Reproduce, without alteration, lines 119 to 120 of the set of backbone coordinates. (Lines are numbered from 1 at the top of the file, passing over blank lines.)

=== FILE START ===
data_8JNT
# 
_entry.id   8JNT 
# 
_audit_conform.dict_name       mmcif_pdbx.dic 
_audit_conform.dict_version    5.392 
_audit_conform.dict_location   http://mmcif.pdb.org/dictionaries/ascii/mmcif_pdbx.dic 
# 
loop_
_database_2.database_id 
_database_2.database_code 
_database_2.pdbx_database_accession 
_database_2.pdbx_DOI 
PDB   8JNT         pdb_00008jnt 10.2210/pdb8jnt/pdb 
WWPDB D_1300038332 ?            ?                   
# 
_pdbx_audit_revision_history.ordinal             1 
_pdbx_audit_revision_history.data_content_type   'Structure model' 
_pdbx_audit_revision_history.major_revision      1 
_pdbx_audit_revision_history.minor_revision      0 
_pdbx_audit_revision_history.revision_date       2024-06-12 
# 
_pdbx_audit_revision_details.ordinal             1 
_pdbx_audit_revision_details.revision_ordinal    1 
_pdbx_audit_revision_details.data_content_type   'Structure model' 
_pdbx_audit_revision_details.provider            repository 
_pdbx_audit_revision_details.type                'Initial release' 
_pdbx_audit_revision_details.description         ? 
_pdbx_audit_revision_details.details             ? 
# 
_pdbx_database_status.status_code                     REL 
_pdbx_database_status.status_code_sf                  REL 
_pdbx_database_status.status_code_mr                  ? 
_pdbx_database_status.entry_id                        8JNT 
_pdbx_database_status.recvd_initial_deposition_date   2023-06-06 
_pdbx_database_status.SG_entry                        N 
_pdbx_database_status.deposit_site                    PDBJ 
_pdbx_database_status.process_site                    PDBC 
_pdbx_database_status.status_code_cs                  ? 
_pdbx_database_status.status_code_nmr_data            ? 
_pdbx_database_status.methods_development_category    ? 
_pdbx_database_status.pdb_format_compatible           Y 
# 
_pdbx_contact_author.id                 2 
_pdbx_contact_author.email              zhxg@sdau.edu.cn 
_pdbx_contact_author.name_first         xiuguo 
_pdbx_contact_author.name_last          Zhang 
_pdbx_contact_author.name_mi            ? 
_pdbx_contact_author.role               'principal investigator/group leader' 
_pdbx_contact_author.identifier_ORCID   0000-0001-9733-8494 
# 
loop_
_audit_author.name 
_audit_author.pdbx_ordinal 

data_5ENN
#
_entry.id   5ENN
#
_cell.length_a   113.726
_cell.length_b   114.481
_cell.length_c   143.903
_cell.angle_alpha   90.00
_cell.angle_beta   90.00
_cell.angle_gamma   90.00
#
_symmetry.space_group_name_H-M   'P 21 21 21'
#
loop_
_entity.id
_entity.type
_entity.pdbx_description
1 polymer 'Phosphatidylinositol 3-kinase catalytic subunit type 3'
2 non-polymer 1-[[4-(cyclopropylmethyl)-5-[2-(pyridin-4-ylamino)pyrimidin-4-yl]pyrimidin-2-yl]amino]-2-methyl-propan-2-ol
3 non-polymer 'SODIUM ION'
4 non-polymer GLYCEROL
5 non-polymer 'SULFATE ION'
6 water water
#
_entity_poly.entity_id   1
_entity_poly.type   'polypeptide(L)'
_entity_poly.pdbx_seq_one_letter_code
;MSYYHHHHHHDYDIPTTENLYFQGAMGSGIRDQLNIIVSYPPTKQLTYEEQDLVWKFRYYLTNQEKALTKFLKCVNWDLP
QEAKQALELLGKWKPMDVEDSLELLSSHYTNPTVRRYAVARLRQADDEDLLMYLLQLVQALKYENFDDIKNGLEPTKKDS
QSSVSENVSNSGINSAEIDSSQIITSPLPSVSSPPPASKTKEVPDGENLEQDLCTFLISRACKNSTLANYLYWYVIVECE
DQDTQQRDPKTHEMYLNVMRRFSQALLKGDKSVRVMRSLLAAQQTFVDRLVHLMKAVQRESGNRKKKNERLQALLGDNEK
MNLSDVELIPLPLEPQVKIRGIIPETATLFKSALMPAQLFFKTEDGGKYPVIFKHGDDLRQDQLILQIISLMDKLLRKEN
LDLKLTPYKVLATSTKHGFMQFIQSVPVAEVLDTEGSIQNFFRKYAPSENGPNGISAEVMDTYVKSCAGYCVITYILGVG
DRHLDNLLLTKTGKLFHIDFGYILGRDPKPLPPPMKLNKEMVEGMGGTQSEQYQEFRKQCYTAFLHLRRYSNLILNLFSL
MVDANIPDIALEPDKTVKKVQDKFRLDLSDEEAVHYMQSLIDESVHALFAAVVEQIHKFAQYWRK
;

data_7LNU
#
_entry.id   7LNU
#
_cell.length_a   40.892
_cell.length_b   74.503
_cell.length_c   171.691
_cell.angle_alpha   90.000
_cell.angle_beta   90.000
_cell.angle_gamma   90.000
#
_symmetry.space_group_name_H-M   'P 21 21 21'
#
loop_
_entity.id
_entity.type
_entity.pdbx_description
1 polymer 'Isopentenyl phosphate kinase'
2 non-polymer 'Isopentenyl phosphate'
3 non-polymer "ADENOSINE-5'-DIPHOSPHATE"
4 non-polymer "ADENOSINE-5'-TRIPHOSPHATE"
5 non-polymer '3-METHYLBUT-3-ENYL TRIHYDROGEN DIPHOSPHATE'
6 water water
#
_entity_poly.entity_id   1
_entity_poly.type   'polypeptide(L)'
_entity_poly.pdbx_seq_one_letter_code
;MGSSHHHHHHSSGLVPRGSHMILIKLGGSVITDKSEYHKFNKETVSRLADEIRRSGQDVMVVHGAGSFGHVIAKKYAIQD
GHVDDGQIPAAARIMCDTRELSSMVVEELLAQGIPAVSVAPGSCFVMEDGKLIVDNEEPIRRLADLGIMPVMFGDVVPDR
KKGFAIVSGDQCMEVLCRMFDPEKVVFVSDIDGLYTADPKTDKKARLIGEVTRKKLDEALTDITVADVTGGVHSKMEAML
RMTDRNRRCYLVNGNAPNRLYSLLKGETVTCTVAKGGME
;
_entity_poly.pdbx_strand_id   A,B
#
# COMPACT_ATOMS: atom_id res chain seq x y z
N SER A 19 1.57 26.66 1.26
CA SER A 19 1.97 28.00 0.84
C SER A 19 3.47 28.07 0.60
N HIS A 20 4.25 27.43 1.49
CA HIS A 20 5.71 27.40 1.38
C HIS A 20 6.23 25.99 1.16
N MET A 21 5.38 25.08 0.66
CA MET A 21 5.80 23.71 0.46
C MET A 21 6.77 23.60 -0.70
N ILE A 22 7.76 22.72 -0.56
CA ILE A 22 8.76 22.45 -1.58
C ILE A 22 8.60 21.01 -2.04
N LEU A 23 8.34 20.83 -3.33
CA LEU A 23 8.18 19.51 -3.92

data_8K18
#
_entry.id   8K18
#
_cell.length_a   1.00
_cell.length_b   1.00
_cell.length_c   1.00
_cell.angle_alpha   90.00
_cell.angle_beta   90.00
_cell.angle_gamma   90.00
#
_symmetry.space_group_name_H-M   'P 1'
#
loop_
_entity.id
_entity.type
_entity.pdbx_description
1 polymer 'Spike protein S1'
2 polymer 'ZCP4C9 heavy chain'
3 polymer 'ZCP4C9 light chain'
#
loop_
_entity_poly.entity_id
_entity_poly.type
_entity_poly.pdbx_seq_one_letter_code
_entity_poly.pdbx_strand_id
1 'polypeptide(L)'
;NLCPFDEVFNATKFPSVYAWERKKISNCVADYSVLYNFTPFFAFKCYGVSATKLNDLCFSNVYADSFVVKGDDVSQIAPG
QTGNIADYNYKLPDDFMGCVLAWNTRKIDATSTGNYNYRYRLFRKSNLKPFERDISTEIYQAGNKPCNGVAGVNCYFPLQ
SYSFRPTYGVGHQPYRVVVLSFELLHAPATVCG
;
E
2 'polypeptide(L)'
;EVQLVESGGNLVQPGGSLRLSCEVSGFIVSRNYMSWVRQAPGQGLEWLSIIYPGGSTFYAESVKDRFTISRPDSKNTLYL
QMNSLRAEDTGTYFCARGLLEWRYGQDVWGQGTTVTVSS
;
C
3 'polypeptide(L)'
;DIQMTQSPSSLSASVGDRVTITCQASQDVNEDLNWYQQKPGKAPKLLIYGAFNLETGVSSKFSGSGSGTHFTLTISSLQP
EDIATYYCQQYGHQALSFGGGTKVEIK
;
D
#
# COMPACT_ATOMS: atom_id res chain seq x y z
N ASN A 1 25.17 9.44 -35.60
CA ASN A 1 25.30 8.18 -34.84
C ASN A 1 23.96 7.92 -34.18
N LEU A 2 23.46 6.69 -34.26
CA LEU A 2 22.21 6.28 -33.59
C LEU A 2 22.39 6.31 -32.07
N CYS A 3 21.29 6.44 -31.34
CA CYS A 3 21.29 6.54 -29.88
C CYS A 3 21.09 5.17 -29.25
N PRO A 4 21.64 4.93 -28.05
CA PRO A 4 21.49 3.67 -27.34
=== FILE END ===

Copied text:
GHVDDGQIPAAARIMCDTRELSSMVVEELLAQGIPAVSVAPGSCFVMEDGKLIVDNEEPIRRLADLGIMPVMFGDVVPDR
KKGFAIVSGDQCMEVLCRMFDPEKVVFVSDIDGLYTADPKTDKKARLIGEVTRKKLDEALTDITVADVTGGVHSKMEAML